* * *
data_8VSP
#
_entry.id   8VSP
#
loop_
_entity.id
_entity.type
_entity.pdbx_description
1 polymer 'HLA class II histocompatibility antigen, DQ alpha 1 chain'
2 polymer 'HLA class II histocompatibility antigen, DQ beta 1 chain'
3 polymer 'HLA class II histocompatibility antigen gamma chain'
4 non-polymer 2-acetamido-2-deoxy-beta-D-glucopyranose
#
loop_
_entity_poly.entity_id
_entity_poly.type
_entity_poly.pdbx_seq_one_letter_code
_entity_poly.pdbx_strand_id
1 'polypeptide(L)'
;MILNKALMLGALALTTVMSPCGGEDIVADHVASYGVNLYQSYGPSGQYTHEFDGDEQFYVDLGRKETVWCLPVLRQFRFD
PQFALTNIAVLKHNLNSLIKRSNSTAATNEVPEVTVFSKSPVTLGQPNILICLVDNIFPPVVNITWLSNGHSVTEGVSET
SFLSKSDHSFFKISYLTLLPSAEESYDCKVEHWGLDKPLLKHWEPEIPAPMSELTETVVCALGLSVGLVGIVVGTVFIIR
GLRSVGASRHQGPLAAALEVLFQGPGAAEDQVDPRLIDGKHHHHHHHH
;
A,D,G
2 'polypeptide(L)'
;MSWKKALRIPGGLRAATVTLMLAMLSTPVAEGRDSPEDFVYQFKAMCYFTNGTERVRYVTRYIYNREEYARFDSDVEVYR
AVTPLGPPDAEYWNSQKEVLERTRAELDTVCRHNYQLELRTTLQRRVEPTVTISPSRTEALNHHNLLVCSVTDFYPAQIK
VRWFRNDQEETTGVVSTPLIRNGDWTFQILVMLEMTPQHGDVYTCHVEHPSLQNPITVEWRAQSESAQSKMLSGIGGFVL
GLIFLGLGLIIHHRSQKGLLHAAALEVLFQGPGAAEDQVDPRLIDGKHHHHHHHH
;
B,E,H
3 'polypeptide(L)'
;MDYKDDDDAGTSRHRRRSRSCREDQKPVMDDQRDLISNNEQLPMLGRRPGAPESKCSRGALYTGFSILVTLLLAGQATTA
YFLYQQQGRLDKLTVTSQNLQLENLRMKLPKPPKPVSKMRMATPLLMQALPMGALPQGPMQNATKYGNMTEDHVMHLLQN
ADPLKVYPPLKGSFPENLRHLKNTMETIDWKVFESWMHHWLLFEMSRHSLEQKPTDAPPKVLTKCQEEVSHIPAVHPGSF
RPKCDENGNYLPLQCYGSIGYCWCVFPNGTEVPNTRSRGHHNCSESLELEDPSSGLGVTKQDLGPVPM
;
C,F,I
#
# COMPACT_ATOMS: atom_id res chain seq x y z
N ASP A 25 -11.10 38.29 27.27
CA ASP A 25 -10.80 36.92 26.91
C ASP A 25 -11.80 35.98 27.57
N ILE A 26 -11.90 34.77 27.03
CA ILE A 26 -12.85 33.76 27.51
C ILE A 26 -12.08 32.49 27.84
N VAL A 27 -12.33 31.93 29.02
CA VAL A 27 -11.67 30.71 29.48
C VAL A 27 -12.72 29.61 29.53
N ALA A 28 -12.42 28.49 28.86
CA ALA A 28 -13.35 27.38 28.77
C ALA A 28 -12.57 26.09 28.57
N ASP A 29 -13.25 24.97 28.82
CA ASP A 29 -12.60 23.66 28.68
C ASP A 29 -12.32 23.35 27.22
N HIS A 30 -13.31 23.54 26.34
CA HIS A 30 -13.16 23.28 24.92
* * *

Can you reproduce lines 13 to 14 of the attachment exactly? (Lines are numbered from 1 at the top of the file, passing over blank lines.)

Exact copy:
#
loop_